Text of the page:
Wild Moon Immersion

For one or more moons, you can be an honored guest at our wilderness camp, which is similar to the scouting camps of our ancestors and today’s remaining natives. To assess potential new gathering grounds, clans send several young Guardians ahead to set up base camps, from which they would explore the areas to learn the plant and animal relations and any nearby clans, as well as gaining a feel for the weather. If the Guardians deem the area suitable for the needs of the entire clan, they send word for the rest to follow. These are dynamic camps, with excursions, craftwork, and hunting-foraging constantly going on. This is the format of the Wild Moon Immersion.

The camp straddles a short rise overlooking the lush ponds and meadows of Mashkodens (Ojibwe for Little Prairie), the Teaching Drum’s 30 acre preserve nestled in the Chequamegon-Nicolet National Forest. The camp consists of five lodges of various types, an arbor and lean-to, and a hide tanning-smoking area.

You learn primarily by observation and imitation, as you’ll be living in the camp with graduates of the Wilderness Guide Program who live there full or part-time. Tamarack or Lety, our Elders here, or others from the support staff may occasionally show up to spend an evening at camp.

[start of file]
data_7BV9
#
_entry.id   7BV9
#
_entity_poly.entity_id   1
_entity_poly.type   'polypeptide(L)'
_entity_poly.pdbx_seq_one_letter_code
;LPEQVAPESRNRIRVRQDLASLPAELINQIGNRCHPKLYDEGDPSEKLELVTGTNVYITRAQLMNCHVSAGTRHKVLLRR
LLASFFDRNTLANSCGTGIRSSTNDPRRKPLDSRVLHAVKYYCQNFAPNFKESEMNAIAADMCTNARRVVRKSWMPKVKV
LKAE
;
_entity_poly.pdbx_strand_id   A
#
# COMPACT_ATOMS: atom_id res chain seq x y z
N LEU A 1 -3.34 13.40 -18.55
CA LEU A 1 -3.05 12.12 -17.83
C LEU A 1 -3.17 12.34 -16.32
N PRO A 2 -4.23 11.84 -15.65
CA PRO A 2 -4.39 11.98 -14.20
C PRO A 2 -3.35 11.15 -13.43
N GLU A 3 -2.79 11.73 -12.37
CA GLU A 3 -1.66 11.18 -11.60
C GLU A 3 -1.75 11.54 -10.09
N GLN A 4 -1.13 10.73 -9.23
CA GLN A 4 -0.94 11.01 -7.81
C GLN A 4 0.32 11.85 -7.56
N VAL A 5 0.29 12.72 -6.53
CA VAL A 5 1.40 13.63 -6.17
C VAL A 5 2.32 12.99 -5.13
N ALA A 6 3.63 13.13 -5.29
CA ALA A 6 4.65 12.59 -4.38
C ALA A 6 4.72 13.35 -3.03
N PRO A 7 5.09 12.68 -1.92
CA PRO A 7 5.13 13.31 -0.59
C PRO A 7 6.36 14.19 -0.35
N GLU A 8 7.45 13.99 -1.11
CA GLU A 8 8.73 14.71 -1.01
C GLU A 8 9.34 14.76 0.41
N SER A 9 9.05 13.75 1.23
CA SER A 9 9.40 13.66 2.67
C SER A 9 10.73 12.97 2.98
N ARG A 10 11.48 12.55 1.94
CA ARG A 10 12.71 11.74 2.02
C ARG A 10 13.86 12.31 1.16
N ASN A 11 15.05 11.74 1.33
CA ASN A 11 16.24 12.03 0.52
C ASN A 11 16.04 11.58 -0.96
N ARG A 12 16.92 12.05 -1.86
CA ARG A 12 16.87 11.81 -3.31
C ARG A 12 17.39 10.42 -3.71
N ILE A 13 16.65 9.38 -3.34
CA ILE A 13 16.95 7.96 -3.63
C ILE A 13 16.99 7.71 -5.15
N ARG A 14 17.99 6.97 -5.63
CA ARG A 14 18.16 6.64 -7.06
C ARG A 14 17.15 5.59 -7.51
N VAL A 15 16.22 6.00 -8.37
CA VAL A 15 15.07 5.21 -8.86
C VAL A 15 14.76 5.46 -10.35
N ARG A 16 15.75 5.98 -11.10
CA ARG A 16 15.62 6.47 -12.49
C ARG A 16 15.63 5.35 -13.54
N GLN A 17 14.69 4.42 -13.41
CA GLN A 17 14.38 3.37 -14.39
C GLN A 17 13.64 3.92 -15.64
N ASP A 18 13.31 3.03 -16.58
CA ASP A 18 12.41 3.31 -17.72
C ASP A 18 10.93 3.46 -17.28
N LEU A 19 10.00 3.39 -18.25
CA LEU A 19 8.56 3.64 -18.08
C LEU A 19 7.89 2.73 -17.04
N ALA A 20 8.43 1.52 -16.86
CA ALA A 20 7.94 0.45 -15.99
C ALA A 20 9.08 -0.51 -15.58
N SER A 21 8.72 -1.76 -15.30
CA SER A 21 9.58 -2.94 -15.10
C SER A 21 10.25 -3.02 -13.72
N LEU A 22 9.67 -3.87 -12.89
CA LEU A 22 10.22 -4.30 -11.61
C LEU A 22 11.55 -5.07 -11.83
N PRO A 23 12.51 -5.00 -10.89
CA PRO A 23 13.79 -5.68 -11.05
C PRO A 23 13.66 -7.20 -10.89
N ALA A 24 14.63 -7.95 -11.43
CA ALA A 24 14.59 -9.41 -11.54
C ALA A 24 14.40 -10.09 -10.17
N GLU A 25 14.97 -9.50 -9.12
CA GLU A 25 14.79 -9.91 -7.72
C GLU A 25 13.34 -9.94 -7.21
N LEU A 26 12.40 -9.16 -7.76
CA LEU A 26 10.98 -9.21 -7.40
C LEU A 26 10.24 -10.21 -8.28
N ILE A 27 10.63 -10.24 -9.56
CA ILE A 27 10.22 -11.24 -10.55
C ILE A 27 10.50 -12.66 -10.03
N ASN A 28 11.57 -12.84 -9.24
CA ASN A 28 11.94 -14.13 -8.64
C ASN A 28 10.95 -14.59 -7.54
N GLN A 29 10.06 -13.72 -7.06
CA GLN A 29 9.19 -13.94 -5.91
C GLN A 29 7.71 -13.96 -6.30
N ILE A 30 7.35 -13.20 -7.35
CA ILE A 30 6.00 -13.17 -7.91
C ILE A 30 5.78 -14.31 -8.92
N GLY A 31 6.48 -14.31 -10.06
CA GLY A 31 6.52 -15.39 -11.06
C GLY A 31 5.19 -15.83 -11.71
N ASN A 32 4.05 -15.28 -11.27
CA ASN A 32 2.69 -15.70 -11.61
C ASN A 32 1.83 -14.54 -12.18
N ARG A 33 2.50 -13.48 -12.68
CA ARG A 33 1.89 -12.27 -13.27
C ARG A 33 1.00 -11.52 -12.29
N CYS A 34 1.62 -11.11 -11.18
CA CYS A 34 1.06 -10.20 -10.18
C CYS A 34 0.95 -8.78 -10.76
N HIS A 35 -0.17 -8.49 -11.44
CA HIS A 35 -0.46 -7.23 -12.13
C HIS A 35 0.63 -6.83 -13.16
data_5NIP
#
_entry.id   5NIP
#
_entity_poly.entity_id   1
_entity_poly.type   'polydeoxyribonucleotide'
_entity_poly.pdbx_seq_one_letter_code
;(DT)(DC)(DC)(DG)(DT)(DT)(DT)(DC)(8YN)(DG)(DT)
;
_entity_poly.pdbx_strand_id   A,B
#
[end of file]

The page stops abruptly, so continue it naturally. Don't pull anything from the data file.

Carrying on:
Note: This is NOT a skills workshop. The Wild Moon Immersion is a wholistic aboriginal living experience. While there is the opportunity to learn a number of primitive skills, the lifeway is a focus of its own. Where workshop skills are predetermined, Wild Moon Immersion skills are decided by the needs of the circle, which is made up of the camp’s human and nonhuman communities, the weather, and the season.

There are no classes or workshops; you learn by actually living the skills, side-by-side with the Guardians. Native lifeway–and the native within–comes alive for you like it never could with reading a book or learning a skill outside the context of the lifeway. If someone wants to truly know wolves, she has to live, run, and hunt with them, and the same is true of the Old Way.

Much of what you learn is from clan knowledge: the collective skill, experience, and information of each camp guardian, and from clan memory: the accumulated knowledge and wisdom that is passed down from generation to generation of Guardians. Clan knowledge and clan memory are what provide the depth and richness to a cultural immersion experience and make it a unique way of learning.

A unique feature of a native camp immersion experience is that each moon brings distinctive learning opportunities. With the melting of the snows a sugarbush camp is set up in the maples for syruping, and shortly thereafter the camp moves to the banks of a spawning stream to net fish. In the middle of the green season, it is berry camp,birch-bark harvesting and lodge-building, followed by wild rice camp when the leaves begin to turn. When the snow gets deep enough for the animals to create runs, it’s time for trapping camp. Excitement mounts the closer it comes to leaving for camp, as each camp is a new adventure with a unique set of skills and awarenesses to gain.